Saturday, December 7, 2013
Too many Americans don't have enough to eat, but the big debate in Washington seems to be how much to cut the Supplemental Nutrition Assistance Program.
Volunteers at Trinity Lutheran Church in Westbrook scoop a soy product to be packaged will other food for families who face hunger.
Press Herald 2012 file photo
Senate and House committees have passed their own versions of a new farm bill. The Senate would cut SNAP (which used to be known as food stamps) by $4 billion over the next decade. The House version would cut it by $20 billion.
Given the choice between the two, we prefer the Senate's version, although we are skeptical of the claim by its sponsor Sen. Debbie Stabenow D-Minn. that it would only reduce "waste, fraud and abuse."
But why should there be any cut at all? The evidence shows that hunger is becoming a bigger problem, not that it's going away.
Hunger now touches 50 million Americans, or one in six. For children, it's one in five.
Bad nutrition in the first three years of life can result in permanent health and developmental problems. Hungry children don't do well in school.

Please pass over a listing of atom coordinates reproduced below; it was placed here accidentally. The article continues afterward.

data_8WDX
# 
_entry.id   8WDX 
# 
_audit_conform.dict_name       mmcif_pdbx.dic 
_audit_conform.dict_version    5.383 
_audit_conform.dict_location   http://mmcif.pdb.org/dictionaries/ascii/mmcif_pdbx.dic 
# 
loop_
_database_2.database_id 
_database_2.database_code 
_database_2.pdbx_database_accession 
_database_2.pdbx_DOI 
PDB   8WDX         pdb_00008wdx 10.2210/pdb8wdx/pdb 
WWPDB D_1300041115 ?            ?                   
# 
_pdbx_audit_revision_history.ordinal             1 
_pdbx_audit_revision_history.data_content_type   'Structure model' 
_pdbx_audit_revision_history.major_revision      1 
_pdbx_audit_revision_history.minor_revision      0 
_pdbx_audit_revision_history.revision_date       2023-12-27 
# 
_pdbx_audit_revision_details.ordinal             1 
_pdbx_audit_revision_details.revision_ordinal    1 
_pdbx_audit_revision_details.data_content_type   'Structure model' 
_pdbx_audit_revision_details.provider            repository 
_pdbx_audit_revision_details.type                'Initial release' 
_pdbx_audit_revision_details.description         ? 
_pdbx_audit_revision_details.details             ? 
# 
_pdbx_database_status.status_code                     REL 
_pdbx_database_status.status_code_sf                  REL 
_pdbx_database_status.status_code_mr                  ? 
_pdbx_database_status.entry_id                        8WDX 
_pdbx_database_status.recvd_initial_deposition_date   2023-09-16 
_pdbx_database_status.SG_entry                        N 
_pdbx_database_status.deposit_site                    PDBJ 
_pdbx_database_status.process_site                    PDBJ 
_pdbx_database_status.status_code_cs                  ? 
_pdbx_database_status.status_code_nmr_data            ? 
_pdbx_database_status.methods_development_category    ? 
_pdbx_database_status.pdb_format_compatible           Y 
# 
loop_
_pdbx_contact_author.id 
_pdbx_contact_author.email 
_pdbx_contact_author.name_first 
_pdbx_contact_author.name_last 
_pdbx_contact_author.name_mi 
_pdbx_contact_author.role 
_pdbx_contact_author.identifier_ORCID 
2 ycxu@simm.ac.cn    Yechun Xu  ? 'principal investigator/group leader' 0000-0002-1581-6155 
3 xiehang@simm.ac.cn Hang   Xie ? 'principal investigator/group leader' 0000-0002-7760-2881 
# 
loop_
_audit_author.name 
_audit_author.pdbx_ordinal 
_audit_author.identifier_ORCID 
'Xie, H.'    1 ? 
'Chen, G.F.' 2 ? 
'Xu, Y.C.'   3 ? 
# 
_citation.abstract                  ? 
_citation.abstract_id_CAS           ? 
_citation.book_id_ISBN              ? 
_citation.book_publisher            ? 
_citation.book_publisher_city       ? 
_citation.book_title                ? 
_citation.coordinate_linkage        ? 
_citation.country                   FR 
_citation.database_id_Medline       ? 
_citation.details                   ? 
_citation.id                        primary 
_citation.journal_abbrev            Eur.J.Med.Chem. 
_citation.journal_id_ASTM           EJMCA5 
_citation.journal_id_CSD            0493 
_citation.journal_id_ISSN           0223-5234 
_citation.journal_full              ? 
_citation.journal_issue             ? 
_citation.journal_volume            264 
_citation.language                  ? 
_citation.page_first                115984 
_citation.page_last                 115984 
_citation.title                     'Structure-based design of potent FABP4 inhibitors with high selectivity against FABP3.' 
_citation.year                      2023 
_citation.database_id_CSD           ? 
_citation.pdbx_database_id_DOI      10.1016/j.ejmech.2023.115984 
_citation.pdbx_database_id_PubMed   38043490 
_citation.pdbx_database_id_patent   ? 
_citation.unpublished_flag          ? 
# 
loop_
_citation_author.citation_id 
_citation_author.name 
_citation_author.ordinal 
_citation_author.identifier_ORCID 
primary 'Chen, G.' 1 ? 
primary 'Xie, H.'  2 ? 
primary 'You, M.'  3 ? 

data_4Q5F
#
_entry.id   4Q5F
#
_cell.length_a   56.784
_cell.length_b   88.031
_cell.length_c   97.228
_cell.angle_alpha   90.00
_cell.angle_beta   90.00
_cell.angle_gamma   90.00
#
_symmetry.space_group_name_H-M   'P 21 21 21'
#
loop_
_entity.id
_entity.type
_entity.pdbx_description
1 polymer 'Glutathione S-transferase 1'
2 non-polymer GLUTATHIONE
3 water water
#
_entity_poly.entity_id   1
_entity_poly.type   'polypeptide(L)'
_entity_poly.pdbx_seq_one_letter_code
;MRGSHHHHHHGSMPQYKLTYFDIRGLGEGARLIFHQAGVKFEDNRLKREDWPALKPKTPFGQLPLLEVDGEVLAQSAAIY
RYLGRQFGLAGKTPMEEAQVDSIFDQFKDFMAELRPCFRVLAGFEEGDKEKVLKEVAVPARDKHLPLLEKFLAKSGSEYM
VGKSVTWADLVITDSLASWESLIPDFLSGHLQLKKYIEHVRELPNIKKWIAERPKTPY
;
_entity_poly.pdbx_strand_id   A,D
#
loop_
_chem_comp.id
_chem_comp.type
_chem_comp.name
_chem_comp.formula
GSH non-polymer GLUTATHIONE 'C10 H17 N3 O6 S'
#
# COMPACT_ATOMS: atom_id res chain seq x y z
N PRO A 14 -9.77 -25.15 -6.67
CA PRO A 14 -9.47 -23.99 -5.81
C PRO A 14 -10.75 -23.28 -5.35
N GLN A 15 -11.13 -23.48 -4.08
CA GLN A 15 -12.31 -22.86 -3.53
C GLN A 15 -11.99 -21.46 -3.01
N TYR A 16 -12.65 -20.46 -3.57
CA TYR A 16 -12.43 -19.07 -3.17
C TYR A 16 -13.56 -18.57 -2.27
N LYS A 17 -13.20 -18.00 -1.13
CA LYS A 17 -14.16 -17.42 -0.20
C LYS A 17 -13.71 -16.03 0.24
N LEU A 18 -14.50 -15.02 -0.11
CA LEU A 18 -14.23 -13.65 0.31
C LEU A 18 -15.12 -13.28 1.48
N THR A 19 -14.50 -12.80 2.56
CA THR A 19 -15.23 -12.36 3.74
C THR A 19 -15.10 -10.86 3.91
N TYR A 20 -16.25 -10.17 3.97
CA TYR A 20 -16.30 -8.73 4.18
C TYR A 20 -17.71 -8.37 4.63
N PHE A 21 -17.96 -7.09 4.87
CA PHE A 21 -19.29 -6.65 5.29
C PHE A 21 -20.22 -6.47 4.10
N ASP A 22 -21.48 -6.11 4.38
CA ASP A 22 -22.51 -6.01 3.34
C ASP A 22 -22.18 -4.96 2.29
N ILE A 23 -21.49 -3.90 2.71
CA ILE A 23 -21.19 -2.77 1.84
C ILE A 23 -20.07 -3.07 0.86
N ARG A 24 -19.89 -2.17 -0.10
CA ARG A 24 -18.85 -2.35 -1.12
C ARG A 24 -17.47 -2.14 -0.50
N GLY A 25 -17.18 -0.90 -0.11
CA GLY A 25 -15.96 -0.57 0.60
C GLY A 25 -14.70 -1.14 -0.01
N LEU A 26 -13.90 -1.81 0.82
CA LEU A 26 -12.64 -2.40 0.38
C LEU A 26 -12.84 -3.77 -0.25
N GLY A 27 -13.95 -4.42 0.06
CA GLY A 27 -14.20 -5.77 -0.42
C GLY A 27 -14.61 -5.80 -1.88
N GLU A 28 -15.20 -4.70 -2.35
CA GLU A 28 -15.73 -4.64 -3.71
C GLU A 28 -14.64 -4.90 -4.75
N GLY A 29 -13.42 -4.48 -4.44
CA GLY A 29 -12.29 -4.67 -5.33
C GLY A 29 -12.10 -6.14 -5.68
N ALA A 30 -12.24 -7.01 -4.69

Hungry adults are more likely to be sick, miss work and fail to take care of their families.
And the ultimate tragedy is that it doesn't have to be this way. A bipartisan effort to end hunger in the 1960s and 1970s had a huge positive effect. Since federal nutrition support has been withdrawn beginning in the early 1980s, the number of families struggling to have enough of the right foods to eat has skyrocketed.
Both versions of the farm bill have some good news, especially for small farmers in Maine. In addition to billions of dollars in subsidies for commodity crops like wheat, soy and corn, there are programs like one that would help schools buy food from local farmers. But it's a shame to cut food assistance. Federal guidelines are already too strict for this program. People who think it's too generous should try feeding a family on $125 a week.
We should be finding ways to feed the 50 million, not pulling assistance away from those who need it. Congress should not pass a farm bill that makes the country hungrier.